Middle school is a challenging time for kids, and talking with your tween about what’s going on in their life is especially challenging for parents. Dr. Atilla Ceranoglu, a child and adolescent psychiatrist at Harvard Medical School, explains the challenge with pets. Infants and toddlers are puppies—you can cuddle and hug them endlessly. But teenagers are like cats—they avoid you most of the time and only occasionally seek out your attention, but when you try to touch them, they run away.

Great Schools details the top three mistakes parents make when they try to talk to their middle schooler.

  1. Waiting for a Crisis:When there’s a crisis, tensions are high and your teen is less likely to open up to you. Instead, talk early and often before there’s a crisis so you have built some trust and rapport into your relationship already when a problem arises.
  2. Taking Too Direct an Approach:Even adults are not likely to respond well to “Let’s sit down and talk.” Spend time with your child doing something they enjoy and use that opportunity to let conversations happen in a more relaxed atmosphere.
  3. Letting the Opportunity Pass:While tweens and teens tend to push their parents away, that doesn’t mean they don’t want you involved in their life. Be ready to drop what you are doing when they want to talk—giving your child genuine interest when they want it helps build a relationship that will allow them to approach you when the conversations are tough.

Avoiding these mistakes won’t eliminate the grunts, “fines,” and “nothings” that your middle schooler responds to questions with, but they will help you build the foundation for the occasional meaningful conversation throughout their teen years.

Parliamentary Procedure for Beginners

As a PTA leader, you probably know that you are supposed to use parliamentary procedure in your meetings, but looking at the more than 800 pages of Robert’s Rules of Orderin the PTA materials the previous PTA president passed on to you might have you thinking, “Really?” Yes, really, but parliamentary procedure isn’t nearly as scary or intimidating as that copy of Robert’s Rules of Ordermake it appear. Here are the basics you need to know as a PTA leader.

Why Parliamentary Procedure?

Henry Martin Robert was a military engineer in the US Army. In the early 1860s while recovering from a tropical fever he had caught in Panama, he was asked to chair a meeting at his local Baptist Church in New Bedford, Massachusetts. The meeting did not go well, erupting into open conflict over abolition, and Col. Robert decided he needed to understand parliamentary procedure better before leading another meeting.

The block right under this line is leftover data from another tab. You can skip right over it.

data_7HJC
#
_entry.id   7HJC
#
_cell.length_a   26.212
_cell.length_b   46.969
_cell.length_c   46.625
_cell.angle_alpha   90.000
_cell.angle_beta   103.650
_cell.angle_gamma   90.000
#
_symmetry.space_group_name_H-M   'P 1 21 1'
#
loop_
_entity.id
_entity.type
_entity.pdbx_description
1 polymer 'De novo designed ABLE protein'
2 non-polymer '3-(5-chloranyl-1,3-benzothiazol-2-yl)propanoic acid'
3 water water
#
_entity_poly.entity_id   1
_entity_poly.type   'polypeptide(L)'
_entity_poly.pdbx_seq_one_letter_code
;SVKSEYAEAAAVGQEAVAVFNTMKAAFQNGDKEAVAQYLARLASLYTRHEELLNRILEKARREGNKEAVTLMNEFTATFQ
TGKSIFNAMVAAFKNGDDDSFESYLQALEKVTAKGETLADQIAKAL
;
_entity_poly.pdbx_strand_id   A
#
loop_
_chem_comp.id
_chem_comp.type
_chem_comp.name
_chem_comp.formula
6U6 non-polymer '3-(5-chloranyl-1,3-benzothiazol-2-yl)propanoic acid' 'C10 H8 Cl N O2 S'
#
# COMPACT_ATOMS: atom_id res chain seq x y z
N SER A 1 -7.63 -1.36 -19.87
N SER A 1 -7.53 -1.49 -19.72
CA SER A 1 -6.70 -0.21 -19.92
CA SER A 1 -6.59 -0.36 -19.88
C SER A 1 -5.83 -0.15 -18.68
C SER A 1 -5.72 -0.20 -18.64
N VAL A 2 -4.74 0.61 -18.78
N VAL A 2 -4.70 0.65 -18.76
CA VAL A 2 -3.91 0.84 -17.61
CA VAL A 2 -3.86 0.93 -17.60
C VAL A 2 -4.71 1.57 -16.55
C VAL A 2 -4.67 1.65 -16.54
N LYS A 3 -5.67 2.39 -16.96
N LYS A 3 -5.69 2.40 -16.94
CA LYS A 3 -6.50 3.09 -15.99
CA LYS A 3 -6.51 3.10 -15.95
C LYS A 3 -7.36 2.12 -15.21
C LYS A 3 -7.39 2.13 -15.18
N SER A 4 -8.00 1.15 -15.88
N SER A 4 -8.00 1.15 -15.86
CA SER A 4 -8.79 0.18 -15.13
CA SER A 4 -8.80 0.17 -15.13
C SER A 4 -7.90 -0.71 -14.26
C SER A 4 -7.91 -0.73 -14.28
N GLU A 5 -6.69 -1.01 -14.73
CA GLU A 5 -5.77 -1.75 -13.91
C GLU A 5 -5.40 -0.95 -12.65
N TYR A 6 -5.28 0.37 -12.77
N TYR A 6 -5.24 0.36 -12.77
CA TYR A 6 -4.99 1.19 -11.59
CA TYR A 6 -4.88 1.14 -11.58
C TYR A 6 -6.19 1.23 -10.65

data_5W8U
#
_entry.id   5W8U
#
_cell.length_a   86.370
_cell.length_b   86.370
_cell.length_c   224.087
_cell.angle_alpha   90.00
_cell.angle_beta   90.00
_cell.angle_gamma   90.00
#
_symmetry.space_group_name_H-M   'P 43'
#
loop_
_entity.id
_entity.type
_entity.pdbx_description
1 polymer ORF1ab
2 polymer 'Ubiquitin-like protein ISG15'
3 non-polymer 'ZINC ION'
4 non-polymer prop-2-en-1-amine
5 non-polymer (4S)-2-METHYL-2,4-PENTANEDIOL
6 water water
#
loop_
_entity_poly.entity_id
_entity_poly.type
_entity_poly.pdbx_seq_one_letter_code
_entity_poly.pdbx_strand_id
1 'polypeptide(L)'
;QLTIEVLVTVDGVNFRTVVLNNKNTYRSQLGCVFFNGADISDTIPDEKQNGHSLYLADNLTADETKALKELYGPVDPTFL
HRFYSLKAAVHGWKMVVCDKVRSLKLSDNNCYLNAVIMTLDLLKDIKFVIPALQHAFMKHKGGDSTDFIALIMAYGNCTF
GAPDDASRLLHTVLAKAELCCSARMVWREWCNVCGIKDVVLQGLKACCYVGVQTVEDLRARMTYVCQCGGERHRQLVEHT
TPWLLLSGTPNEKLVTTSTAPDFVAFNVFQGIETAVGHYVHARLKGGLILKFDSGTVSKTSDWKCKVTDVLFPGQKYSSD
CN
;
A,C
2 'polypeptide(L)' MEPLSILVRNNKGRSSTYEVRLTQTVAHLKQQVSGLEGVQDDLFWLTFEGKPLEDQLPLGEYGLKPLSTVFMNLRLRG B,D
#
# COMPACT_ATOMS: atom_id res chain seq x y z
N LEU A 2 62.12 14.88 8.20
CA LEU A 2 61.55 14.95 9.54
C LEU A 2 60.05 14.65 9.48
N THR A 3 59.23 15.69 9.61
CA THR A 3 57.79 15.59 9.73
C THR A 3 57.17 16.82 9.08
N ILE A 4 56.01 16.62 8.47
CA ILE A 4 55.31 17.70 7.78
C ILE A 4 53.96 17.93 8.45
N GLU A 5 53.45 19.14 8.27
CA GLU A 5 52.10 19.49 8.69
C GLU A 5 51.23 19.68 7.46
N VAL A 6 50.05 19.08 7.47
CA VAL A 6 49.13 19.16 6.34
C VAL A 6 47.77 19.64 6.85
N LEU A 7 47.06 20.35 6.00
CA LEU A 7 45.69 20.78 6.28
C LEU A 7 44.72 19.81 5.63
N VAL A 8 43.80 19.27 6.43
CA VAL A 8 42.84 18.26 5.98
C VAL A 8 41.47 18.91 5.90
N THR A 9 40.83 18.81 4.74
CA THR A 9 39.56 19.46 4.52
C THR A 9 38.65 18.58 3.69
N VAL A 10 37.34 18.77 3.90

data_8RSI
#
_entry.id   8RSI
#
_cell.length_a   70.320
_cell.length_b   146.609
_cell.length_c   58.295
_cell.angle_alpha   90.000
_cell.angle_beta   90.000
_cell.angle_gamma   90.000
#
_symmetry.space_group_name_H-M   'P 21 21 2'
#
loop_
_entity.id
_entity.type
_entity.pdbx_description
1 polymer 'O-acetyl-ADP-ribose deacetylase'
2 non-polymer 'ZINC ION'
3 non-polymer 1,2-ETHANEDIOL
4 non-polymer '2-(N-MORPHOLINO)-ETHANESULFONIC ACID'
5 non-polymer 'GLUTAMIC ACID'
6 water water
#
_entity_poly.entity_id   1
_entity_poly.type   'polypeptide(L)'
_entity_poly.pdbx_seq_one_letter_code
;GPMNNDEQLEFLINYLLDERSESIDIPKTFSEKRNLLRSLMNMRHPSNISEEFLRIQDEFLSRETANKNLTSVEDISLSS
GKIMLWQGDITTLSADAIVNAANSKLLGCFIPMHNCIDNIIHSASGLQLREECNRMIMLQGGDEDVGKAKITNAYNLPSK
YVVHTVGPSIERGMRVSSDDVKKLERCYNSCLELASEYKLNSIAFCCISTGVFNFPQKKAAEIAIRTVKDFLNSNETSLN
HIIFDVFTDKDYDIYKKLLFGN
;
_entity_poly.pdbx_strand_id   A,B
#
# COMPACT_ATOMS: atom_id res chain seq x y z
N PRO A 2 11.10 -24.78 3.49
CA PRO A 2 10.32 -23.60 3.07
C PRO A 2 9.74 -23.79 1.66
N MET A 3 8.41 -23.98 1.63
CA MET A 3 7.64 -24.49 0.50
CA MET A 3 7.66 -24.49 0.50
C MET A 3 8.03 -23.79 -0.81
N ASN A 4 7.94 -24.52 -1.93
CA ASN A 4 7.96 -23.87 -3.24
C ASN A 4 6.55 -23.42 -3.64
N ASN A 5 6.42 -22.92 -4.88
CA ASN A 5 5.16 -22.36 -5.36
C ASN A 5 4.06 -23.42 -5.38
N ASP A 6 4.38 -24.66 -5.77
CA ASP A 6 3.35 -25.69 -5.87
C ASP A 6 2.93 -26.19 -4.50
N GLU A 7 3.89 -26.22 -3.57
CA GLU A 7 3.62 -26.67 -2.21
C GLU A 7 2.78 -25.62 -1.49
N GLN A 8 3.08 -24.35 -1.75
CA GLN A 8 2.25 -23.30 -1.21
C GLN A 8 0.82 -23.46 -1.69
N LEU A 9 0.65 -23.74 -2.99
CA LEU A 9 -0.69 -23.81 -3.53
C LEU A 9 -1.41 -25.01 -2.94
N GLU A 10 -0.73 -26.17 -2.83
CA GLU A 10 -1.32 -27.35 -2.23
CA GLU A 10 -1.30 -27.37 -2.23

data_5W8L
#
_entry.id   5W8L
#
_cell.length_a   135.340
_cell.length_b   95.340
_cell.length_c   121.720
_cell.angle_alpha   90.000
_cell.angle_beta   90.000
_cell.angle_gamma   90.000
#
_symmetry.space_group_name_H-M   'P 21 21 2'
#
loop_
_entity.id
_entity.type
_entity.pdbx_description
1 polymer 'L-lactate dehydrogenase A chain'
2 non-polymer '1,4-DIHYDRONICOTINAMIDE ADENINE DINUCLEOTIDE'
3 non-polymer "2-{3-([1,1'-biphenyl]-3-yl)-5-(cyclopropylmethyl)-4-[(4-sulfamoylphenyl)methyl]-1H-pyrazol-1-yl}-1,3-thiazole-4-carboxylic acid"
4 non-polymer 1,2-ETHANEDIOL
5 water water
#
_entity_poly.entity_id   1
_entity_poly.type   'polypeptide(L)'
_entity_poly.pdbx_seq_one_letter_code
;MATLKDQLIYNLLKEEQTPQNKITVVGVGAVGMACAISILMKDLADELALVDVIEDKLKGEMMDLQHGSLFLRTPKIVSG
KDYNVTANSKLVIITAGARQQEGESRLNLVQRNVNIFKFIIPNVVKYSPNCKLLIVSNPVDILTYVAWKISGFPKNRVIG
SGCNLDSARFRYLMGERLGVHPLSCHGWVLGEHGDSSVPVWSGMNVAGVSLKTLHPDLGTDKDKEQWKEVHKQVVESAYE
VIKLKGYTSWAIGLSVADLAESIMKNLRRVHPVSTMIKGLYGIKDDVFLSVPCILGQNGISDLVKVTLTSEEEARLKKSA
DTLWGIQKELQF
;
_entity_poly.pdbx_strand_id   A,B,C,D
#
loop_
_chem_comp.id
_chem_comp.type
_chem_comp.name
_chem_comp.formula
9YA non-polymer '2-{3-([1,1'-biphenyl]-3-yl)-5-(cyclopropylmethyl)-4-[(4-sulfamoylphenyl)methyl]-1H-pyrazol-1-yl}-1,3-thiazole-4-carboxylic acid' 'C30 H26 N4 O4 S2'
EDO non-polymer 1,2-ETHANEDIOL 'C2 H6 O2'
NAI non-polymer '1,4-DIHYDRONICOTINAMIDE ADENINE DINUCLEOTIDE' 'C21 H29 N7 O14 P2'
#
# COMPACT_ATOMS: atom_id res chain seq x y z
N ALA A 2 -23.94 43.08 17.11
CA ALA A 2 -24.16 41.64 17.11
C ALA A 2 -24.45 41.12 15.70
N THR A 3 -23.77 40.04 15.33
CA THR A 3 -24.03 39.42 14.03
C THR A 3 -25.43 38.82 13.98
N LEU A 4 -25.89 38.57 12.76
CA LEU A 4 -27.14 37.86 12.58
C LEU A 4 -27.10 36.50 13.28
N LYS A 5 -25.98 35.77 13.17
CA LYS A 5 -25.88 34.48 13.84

In looking at the existing manuals of parliamentary procedure, he found them to be often useless or in conflict with each other. He continued to attend meetings that ran out of control, and the guidelines each group was using were poorly written and often contributed to the chaos and rancor. So Col Robert set out to write his own rules for parliamentary procedure.

Robert’s basic premise behind his set of rules was that the voice of the minority be heard, but that the will of the majority prevail. The rules aim to keep the meeting attendees focused on the matter at hand and help them make decisions. The rules are also more important to follow as the size of the meeting gets bigger in order have business proceed smoothly, which is why you’ll see parliamentary procedure used much more formally at the Illinois PTA Convention than in most PTA meetings. As a PTA leader, if you remember that parliamentary procedure is there to make sure all voices are heard and to help your meeting run smoothly, you can avoid some of the nitty gritty details that might get in the way of those goals.

Basic Principles

When using parliamentary procedure, these are the basic principles to keep in mind:

  • Only one issue is discussed at a time.
  • The chairperson is impartial. (That means that as PTA president, you are running the meeting, not influencing the debate.)
  • All members have equal and basic rights to vote, to be heard, and to oppose.
  • The rights of the minority must be protected.
  • No one can speak until recognized by the chairperson.
  • Every member can speak to an issue, but no one can speak a second time as long as another member wants to speak for the first time.
  • A majority vote decides an issue (in all but a few special situations).

The Agenda

As PTA president, you are responsible for preparing the agenda for your PTA meeting and ensuring that it is followed. It is always a good practice to ask your fellow PTA officers, committee chairpersons, and membership if they have items for the agenda. Once the agenda is prepared, distribute it to your members prior to the meeting.

The typical order of business on an agenda is as follows:

  • Call to Order
  • Approval of the Minutes
  • Reports from Officers and Committees
  • Unfinished Business (from previous meetings)
  • New Business
  • Announcements
  • Adjournment